How are AHECs Funded?

The federal government awards seed money through competitive grants to establish AHEC programs and centers. The intent is to create an infrastructure and to build a case for state support when the activities and accomplishments are of value to the communities served by the AHEC.

What is the Role of the Community in AHEC?

Communities are the heart of AHEC. The Centers are governed by a community Board of Directors who live in and represent the region served. These community boards identify the needs and priorities for health care professionals in their region within the scope of the broad AHEC objectives. The AHEC employees live in the Center’s region and are employees of the Board of Directors rather than of the academic partner. A minimum of 75% of all federal dollars awarded must be subcontracted directly to the Centers, with the remaining financial oversight used to develop institutional support and linkages needed by the committee.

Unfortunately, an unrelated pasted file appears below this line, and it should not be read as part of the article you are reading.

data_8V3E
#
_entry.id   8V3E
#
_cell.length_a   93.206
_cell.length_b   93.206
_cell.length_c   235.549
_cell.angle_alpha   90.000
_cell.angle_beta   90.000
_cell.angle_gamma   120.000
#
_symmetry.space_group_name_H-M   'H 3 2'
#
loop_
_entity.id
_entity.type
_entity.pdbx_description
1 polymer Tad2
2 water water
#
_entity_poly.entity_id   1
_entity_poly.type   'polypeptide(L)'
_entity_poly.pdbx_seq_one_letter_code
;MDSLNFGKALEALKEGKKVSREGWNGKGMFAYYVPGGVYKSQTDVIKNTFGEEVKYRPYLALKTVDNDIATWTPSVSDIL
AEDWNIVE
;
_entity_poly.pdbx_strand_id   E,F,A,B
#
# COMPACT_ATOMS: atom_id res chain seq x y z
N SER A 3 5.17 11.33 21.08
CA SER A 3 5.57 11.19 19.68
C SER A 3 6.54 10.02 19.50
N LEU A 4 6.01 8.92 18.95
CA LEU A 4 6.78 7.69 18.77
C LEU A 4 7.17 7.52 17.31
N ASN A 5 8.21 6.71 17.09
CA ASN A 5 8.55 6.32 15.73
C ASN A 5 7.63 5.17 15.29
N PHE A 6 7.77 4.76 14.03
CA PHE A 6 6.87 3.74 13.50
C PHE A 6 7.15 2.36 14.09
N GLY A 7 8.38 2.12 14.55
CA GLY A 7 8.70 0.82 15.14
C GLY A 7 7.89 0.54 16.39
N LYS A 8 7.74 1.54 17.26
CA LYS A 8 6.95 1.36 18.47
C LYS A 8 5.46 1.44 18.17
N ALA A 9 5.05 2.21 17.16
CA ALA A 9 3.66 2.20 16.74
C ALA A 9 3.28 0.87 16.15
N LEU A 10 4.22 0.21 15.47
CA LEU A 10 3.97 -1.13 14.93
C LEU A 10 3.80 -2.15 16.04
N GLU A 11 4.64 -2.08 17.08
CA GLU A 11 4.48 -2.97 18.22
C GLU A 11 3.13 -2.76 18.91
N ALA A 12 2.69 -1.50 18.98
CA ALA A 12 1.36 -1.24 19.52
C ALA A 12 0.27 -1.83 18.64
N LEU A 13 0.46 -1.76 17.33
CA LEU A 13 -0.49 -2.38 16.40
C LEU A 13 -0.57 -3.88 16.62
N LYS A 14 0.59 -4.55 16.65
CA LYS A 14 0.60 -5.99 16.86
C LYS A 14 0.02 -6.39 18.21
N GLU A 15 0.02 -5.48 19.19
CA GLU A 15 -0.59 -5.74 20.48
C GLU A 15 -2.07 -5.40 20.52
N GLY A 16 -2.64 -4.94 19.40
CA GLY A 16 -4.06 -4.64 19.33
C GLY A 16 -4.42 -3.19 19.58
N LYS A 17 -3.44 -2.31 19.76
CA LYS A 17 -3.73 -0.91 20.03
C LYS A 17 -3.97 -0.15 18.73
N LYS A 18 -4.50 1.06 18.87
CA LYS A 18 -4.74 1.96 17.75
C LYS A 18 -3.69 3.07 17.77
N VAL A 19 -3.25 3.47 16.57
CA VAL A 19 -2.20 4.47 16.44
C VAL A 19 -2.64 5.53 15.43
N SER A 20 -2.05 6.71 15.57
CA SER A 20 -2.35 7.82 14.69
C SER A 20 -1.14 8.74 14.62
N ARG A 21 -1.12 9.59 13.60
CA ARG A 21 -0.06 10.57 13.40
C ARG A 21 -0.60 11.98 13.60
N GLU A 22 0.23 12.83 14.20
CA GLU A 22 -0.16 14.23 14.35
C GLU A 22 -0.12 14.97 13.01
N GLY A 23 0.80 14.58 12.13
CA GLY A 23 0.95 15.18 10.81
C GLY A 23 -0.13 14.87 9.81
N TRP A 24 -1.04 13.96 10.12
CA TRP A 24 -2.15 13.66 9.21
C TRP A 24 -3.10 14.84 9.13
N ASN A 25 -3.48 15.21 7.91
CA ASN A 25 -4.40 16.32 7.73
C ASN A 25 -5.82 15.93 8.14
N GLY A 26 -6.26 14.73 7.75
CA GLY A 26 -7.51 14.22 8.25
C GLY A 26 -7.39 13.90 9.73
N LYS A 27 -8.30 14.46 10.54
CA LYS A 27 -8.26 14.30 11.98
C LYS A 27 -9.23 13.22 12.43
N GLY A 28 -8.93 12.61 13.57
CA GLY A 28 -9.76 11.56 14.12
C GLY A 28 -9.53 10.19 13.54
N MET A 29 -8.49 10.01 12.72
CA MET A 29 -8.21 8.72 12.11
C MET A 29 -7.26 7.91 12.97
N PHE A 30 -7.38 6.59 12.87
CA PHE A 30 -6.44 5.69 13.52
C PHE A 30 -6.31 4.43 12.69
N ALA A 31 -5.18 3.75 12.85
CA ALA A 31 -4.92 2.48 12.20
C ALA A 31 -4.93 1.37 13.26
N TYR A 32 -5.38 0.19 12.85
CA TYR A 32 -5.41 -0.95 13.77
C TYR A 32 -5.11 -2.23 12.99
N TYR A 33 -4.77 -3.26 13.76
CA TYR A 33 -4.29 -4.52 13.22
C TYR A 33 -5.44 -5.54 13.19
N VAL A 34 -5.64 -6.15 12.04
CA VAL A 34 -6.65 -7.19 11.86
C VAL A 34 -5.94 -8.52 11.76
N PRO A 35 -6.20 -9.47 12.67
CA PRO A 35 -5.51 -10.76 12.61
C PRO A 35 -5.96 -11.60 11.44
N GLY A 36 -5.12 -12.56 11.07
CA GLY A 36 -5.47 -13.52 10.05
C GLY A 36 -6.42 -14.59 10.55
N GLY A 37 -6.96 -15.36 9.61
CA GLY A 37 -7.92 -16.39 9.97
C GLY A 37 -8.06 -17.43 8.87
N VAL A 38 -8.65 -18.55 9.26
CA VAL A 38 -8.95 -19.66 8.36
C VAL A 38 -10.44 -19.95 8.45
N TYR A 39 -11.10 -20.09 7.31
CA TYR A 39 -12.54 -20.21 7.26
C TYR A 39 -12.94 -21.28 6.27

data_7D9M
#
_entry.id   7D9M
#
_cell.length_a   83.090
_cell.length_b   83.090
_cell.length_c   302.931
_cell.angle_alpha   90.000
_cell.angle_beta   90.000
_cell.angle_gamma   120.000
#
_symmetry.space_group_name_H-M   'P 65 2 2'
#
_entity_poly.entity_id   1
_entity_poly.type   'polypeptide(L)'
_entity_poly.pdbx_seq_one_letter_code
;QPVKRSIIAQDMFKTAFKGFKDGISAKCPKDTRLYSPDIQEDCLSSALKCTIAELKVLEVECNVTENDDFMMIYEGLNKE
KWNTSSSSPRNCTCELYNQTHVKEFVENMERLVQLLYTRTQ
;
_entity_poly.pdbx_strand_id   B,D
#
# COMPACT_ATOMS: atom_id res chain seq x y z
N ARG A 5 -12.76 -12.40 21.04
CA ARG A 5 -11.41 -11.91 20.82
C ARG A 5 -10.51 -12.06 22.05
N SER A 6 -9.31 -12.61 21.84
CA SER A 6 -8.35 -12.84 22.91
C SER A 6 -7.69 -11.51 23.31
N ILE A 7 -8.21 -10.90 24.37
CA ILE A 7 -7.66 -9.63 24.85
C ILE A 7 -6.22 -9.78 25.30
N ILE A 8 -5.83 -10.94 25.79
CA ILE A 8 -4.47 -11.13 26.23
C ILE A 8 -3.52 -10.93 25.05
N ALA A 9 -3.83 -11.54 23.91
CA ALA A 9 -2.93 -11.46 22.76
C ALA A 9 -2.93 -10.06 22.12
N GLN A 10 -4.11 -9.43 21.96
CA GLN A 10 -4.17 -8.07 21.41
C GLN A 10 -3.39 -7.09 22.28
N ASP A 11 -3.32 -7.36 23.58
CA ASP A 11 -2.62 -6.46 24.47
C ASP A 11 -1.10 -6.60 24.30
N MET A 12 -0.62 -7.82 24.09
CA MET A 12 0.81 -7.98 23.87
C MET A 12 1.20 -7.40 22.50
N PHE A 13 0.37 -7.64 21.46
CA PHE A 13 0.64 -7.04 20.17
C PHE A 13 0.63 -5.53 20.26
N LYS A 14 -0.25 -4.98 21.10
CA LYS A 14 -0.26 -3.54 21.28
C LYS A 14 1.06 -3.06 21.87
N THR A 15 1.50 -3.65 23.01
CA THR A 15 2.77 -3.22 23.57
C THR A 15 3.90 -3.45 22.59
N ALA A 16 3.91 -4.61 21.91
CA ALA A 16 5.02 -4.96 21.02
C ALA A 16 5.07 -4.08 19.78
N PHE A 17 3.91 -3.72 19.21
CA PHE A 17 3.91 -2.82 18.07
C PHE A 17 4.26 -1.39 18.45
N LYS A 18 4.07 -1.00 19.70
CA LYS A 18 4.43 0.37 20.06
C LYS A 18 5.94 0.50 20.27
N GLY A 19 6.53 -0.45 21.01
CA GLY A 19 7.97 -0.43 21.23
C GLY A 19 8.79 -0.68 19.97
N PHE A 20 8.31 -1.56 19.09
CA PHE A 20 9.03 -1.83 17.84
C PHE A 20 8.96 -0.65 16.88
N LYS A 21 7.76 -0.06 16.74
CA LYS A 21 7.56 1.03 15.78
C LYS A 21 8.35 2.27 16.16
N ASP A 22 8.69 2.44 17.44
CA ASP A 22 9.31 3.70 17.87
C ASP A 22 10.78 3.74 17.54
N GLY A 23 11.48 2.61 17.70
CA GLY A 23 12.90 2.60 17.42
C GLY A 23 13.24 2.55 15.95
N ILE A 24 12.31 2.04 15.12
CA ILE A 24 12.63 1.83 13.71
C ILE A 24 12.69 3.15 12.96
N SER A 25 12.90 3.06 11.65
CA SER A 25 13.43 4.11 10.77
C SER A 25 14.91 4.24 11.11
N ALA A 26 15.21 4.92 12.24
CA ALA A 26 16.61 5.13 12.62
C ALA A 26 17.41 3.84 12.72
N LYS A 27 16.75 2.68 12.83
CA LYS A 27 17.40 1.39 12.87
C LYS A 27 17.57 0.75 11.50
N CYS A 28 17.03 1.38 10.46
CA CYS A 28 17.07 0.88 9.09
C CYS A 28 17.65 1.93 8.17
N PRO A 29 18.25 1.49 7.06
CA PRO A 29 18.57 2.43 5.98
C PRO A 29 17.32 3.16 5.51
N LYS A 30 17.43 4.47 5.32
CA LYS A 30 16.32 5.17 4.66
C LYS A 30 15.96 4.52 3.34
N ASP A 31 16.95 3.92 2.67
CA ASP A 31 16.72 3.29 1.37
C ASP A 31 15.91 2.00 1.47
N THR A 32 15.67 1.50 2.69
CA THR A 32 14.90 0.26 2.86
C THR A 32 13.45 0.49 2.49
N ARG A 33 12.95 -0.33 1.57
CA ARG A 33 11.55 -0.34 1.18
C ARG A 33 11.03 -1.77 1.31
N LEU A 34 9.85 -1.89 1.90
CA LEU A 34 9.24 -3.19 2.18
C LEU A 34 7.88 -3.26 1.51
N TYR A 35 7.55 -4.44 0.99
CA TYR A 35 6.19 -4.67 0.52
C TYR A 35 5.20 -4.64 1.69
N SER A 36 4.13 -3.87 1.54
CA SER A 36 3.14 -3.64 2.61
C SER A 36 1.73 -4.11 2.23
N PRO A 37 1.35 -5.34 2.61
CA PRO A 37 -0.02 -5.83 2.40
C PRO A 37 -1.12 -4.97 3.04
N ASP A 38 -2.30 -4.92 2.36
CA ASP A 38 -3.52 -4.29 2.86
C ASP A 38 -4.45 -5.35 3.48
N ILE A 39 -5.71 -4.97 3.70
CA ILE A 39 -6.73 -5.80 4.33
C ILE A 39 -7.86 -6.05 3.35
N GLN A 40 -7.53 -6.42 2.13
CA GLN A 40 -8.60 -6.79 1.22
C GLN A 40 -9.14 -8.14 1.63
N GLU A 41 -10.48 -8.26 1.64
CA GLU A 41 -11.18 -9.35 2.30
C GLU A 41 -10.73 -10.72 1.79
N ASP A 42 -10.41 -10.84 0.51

Where is AHEC in Vermont?

AHEC Centers Map

The statewide infrastructure of AHEC consists of a program office located at the University of Vermont in Burlington and three regional centers: Northeastern Vermont AHEC in St. Johnsbury, VT; Champlain Valley AHEC in St. Albans; and Southern Vermont AHEC in in Springfield, VT. Each AHEC is a separate, non-profit organization capable of providing support for community healthcare systems. AHEC provides a link between the University of Vermont College of Medicine and Vermont communities. AHEC is a dynamic academic-community based partnership.

 
Program Highlights

AHEC addresses issues related to access and quality through:

  • Continuing education and quality improvement initiatives with primary care providers.